New Law Ends Discrimination Related to Insurance Dog Breeds

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LAS VEGAS (KTNV) — A new law just went into effect in Nevada that could save pet owners hundreds of dollars. It ends dog breed discrimination when it comes to your insurance rates.

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Las Vegas is the city of dog lovers. But we also have a major pet overpopulation problem, which is overwhelming shelters and shelters. Many people abandon their dog not because they don’t want it, but because they have no choice.

And some say the reason goes back to liability insurance.

“When we met and did our first, like, I don’t know, ‘getting to know each other,’ you could just tell she was…she was the sitter.”

Annette Merle adopted Neveah in December 2020.

“I lived in a house with a garden,” says Merle. “The owner was very kind and understanding towards the dog.”

But due to the pandemic, the house that Merle and Neveah called home has been sold.

“So I was looking for a new place that would accept a large-breed dog,” says Merle.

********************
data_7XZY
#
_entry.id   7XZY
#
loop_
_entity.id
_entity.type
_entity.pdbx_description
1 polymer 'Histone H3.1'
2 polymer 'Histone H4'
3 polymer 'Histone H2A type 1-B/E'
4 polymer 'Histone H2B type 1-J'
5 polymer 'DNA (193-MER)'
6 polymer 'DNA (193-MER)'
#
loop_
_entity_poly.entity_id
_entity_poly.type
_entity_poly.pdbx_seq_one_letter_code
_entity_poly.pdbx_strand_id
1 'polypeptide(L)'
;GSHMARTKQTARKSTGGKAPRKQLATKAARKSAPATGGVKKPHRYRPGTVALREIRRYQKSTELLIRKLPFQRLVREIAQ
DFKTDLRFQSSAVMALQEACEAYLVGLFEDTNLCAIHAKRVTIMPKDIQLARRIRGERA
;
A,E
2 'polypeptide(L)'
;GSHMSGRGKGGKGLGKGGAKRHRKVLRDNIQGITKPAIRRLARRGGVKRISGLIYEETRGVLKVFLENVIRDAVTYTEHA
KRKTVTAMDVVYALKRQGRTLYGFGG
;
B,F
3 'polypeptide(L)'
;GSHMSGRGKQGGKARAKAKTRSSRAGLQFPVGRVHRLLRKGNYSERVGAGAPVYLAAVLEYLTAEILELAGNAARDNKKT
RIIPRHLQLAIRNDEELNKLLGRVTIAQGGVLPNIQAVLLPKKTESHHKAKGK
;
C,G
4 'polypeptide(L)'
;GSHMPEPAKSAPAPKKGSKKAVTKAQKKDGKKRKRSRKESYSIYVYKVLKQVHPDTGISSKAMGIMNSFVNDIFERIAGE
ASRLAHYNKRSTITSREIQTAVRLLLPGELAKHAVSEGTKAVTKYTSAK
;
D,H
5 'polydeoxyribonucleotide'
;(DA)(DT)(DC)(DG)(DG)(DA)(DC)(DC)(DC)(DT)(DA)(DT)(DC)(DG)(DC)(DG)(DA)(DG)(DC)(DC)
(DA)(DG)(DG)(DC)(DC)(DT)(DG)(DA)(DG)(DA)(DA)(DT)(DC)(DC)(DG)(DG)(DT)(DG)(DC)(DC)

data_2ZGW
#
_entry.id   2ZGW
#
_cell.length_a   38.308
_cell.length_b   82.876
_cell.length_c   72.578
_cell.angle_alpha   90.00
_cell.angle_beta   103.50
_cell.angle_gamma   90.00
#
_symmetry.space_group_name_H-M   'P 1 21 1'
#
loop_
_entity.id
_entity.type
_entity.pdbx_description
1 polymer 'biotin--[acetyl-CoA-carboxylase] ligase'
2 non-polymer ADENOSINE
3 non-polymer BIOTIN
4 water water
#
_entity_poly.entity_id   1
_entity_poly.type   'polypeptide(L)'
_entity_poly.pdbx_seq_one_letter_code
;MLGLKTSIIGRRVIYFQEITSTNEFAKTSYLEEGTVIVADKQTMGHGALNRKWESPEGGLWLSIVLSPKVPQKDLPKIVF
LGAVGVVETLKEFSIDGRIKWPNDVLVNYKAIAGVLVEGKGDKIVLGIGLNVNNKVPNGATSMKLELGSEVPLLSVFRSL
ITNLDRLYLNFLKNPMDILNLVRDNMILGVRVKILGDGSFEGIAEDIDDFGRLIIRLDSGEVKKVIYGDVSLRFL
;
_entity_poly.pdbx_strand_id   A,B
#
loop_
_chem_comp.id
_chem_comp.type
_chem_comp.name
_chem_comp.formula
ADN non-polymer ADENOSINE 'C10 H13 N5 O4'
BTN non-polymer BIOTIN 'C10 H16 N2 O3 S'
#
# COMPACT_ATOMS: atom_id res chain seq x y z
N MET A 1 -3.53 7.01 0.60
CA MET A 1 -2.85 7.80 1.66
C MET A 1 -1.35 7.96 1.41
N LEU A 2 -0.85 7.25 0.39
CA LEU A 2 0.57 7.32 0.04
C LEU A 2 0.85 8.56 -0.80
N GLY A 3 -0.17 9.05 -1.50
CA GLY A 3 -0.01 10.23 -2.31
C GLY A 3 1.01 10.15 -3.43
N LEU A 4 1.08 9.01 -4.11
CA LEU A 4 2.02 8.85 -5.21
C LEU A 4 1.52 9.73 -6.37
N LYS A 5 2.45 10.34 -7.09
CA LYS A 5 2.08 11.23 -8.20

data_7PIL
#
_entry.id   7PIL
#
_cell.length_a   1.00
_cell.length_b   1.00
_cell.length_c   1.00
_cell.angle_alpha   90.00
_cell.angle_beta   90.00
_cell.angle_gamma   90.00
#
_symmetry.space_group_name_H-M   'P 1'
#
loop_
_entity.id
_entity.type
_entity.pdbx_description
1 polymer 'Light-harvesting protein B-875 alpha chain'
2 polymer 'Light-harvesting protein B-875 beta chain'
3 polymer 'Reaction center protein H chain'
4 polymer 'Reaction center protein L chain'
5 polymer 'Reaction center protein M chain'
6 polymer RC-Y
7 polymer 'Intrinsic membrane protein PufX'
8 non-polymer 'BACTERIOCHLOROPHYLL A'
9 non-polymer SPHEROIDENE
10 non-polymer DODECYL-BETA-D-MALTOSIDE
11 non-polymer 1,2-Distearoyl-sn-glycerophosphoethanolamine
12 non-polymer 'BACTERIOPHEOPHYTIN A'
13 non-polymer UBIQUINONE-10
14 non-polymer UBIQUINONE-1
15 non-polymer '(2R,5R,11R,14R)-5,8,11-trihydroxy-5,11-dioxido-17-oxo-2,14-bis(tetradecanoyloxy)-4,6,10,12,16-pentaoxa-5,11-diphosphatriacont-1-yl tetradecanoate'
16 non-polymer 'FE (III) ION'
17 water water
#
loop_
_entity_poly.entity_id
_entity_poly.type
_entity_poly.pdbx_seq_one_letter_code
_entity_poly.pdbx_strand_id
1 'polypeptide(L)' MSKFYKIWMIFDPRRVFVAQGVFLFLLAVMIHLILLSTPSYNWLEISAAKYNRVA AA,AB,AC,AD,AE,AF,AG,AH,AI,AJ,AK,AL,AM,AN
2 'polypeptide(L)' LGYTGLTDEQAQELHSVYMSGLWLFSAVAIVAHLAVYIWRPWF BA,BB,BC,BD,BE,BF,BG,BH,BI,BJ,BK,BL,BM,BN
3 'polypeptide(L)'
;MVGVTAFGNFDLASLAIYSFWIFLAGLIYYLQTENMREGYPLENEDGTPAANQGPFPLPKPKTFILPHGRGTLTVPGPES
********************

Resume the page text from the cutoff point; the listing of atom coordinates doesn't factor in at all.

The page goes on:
Not an easy task.

“I mean, with a large breed dog, aggressive or non-aggressive, you’re just going to have a hard time finding housing,” she explains. “Then when you add the aggressive context to that, it complicates a lot of things.”

Merle eventually found an owner willing to work with her but paid a high price. She had to purchase insurance specifically for Neveah, even though her dog had no history of wrongdoing. The cost? $589.20 per year.

“And that covered liability insurance,” says Merle. “If you know, God forbid, something happened with her, another dog, another human.”

But not everyone has $600 to spare.

Amy Clatterbuck is director of operations at Hearts Alive Village, an organization founded in 2011 to help save dogs and cats.

“It’s heartbreaking when people come in and have to give up their pet that they’ve had for eight years because their housing situation has changed and they can’t find any type of property, whether it’s a house for rent, an HOA that allows their breed — and they have to get rid of a family member to keep their kids in a house,” says Clatterbuck.